I remember hearing all about ecosystems and endangered species while in secondary school, but to be completely honest, I didn’t pay enough attention to what was being said; I thought it was really sad and pointless. You’d think I would have come out with a plethora of environmental knowledge, but maybe the information taught was not impressed upon me enough to fully understand the issues and how they applied to my life or how important it was that I contribute in some way to help save the ecosystem and prevent a further decline of endangered species.
I do know now, and frankly, I feel somewhat cheated in my environmental education. There are some really cool, not to mention significant, things going on in our fragile ecosystems. For example, the tamarisk, a tree native to Eurasia, was brought to the United States early in the 19th century for erosion control on the Great Plains and it liked it here. In fact, it thrived here and started killing off the native flora and fauna, as invasive species are known to do. That’s pretty interesting on its own, but then to fix the problem, the tree’s natural predator, the tamarisk leaf beetle was imported. I know, that seems like a terrible idea. Introducing a non-native species is how the mess started in the first place, but fear not. Researchers found that the beetles preferred the tamarisks over any of the native plant life and, as luck would have it, they wouldn’t eat any native plant life. They would simply starve to death if there were no tamarisks – they were very picky eaters. Although progress is slow, it seems the problem is solved.
Then, there are the Black Footed Ferrets. These adorable creatures are endangered due to destruction of their habitat. It breaks my heart, but the bright side is that efforts to save these angels – while challenging – is finding success! It inspires a hope for our future. Declining animal populations absolutely can be reversed. We can do something about it.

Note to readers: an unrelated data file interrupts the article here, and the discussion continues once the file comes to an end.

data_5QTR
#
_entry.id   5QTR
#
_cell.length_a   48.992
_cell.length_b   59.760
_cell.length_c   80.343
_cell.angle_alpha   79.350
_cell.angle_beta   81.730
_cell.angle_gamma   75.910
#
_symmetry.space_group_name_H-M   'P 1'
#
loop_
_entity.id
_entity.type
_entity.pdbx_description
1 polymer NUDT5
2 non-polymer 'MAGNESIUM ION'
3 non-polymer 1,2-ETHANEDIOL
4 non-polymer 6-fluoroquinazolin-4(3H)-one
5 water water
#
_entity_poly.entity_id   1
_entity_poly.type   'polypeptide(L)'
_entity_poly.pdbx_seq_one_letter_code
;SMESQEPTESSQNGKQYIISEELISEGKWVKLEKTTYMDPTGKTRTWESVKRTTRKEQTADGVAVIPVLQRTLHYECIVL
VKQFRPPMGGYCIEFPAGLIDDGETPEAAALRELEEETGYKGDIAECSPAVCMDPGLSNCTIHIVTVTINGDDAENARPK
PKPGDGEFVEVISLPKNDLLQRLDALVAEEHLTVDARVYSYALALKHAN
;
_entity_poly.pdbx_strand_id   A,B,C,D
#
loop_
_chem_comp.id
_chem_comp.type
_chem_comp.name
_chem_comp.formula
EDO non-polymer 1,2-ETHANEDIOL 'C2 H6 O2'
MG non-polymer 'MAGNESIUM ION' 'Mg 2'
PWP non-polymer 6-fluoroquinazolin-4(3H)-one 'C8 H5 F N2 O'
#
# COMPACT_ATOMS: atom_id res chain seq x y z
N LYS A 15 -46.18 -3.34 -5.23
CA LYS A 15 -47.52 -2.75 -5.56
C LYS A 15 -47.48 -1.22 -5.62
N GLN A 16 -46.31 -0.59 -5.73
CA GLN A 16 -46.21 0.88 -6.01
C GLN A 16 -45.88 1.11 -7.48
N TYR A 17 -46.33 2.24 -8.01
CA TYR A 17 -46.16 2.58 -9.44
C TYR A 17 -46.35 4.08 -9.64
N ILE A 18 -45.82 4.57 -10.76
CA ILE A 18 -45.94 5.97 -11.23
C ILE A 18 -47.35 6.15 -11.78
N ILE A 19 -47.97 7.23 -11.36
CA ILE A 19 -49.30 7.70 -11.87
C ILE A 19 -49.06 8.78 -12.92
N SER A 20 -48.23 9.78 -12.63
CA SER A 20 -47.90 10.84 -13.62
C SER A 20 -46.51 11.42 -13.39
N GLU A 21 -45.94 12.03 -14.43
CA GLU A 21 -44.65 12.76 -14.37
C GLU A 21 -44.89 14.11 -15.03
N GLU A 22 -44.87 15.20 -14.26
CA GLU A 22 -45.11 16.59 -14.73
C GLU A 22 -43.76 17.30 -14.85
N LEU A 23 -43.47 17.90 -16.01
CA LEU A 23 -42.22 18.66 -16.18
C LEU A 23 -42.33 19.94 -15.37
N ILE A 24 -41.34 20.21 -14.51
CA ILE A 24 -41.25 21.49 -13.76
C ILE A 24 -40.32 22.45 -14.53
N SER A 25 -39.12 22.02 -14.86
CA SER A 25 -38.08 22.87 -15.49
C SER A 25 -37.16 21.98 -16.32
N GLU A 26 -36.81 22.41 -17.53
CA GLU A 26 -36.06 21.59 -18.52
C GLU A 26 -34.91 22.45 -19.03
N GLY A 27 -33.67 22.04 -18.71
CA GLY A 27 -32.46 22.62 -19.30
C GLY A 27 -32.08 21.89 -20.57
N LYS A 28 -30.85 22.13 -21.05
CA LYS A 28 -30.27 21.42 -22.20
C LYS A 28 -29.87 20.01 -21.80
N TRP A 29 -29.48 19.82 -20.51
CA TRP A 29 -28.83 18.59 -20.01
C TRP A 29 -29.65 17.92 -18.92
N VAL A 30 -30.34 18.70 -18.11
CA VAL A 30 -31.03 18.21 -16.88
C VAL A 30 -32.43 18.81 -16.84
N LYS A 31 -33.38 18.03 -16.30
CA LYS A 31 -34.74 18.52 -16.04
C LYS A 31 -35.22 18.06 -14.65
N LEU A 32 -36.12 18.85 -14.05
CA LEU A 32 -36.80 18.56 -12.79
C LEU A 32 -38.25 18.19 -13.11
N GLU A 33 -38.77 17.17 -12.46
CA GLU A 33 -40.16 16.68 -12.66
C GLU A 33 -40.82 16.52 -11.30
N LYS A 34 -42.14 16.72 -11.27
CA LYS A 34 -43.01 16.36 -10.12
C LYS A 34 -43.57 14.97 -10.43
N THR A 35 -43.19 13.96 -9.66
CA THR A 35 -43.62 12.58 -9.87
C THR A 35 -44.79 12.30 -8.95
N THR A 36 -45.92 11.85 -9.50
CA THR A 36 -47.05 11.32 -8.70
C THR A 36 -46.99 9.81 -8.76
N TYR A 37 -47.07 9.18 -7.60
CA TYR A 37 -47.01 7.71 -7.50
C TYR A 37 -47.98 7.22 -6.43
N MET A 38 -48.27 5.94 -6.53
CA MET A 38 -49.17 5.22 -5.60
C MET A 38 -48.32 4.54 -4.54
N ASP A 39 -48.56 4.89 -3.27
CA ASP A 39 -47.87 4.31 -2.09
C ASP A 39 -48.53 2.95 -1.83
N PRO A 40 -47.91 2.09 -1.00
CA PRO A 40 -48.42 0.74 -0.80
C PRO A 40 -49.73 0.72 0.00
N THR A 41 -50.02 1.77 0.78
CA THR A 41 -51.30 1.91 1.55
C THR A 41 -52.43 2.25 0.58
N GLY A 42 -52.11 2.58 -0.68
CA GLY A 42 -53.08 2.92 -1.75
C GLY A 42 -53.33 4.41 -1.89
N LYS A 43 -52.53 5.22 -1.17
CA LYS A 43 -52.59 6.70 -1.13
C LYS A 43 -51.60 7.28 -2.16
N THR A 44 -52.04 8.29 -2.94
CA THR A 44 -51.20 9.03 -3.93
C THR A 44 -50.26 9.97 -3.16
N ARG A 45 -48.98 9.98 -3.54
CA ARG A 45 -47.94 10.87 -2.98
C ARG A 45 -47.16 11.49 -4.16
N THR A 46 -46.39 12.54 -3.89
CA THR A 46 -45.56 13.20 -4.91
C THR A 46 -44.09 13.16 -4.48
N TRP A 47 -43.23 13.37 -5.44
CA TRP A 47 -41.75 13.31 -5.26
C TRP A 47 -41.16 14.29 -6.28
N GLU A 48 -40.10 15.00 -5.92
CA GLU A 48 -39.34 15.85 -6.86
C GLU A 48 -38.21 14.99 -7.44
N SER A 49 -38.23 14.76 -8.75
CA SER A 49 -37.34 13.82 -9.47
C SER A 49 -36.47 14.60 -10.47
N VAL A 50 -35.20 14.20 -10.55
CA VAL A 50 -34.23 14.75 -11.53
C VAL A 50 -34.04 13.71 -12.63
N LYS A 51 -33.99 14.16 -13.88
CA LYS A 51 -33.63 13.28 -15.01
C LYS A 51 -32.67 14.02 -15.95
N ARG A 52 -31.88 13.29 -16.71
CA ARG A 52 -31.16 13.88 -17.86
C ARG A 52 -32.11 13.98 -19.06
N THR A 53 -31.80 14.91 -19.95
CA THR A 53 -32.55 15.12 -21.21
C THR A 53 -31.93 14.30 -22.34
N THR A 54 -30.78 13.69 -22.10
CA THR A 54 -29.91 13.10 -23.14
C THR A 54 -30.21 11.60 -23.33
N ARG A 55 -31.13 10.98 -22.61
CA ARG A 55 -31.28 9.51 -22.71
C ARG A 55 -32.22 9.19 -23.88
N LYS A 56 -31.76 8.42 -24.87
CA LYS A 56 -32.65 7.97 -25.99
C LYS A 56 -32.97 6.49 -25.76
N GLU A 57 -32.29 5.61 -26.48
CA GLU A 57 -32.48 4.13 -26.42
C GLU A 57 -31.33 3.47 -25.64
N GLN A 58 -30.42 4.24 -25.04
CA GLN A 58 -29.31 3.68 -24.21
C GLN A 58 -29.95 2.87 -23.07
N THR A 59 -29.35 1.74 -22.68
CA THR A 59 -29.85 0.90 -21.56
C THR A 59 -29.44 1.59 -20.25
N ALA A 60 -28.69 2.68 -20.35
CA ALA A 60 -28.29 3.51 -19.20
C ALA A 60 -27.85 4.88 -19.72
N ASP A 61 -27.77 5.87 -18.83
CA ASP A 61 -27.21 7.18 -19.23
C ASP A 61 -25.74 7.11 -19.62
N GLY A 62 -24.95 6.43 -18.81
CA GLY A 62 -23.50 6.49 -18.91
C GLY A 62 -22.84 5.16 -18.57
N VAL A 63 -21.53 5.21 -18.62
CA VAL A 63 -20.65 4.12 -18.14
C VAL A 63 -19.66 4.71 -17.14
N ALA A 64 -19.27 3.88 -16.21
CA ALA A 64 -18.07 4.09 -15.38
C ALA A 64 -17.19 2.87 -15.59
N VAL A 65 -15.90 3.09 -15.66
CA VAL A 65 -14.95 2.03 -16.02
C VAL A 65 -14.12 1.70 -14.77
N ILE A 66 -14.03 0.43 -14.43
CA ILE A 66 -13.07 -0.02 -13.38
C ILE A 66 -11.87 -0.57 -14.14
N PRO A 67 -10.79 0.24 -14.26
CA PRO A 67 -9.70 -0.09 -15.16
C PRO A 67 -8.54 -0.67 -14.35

In fact, there are many people and organizations doing something to facilitate positive change in our ecosystems and endangered species populations. There is the Convention on International Trade in Endangered Species (CITES), an agreement between international governments to protect wildlife and the United States Government’s Endangered Species Act, which protects endangered or threatened species with mandated protection of habitat and hunting prohibition of that species. There are also non-governmental agencies like the International Union for Conservation of Nature and the Wildlife Conservation Society and a growing number of integral public organizations like seed banks and zoos.
I think it’s important as a society that we teach – and learn – about the ecological issues facing us with a confident, “let’s fix it” approach. If we want future generations to believe in a path of sustainability, we must nurture our own.
For these reasons, I appreciated Facing the Future’s enlightening examination of biodiversity, sustainability with the related problems currently faced, and finalizing with an exploration of solutions. Almost all of the case studies and examples included a focus on biodiversity problems and solutions. Overall, I was lifted by a sense of hope, which in turn motivates me to be part of the solution.
Toria Van Horst
Toria is a connoisseur of life. When she is not in the active pursuit of knowledge or developing one of her many skills, she can be found lying on the floor until the pull of boredom forces her to go poke her roommate for an adventure. Her passions include social dancing, food consumption and adventuring in the great outdoors. She’s excited to be able to use one of those passions in her work for Facing the Future.